Support the team! Even while we’re mostly quiet on offense, still cheer when one of our receivers makes an play. And when we’re on defense, pretty much anything short of a touchdown is good enough for applause. Even if the other team pushes through for 4 or 5 yards on a run, give props to the linebacker who managed to pull him down.

4. React strongly to penalties or calls that you see.

If you pass interference committed by the opposing team, yell and scream to draw attention to it. I’m certain that referees are trained to ignore fan reactions, but in those 2 or 3 seconds after the play, they need to make snap decisions, and we can help out there. They only have so many eyes, but with thousands of us, we can collectively have a much better idea of what happens on the field. Let them know that something happened.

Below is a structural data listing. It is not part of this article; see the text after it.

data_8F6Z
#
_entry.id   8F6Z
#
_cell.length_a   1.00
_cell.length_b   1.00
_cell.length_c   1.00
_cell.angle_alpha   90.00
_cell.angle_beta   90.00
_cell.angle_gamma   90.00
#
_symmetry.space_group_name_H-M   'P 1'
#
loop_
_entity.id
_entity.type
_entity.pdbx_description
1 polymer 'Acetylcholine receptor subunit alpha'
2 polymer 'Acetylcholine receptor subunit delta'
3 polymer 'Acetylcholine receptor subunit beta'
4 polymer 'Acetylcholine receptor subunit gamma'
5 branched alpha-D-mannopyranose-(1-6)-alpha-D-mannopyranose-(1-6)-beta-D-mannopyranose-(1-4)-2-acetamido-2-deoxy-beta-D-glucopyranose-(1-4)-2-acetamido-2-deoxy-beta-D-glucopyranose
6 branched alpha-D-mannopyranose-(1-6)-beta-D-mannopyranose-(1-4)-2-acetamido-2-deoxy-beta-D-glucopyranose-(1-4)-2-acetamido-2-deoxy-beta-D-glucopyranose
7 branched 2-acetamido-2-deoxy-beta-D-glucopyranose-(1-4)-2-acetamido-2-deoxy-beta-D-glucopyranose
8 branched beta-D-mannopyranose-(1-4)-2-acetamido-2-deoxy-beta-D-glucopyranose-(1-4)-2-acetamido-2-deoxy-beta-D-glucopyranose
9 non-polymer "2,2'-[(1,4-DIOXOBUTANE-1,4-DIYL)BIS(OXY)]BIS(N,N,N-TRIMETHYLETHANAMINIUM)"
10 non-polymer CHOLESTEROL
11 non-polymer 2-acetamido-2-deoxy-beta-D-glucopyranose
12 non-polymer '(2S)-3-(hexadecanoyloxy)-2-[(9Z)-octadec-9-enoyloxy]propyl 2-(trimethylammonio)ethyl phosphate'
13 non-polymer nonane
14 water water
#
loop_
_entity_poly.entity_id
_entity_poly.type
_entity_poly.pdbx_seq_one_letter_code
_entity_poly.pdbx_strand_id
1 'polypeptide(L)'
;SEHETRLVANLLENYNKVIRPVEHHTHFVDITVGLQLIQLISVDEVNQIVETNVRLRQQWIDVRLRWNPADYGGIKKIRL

Duckburgers in Madrid’s Swanky Mercado de San Antón

Saturday, November 12th, 2011

It’s a real pain to watch football at 3am, but Oregon has never been tastier.

GameDay Signs

Saturday, November 12th, 2011

Continuing the day of coverage, I thought I’d share some of my favorite signs.  “Oregon-ized Crime Doesn’t Pay.”   “Say No to Quack!”  “I Like My Duck Confit.” “I Had A Smart and Clever Sign But Oregon Fans Wouldn’t Get It.”   There are tons of great ones, so if I didn’t mention yours doesn’t mean it isn’t fantastic.  Share your faves in the comments!

College GameDay = Crazy

Saturday, November 12th, 2011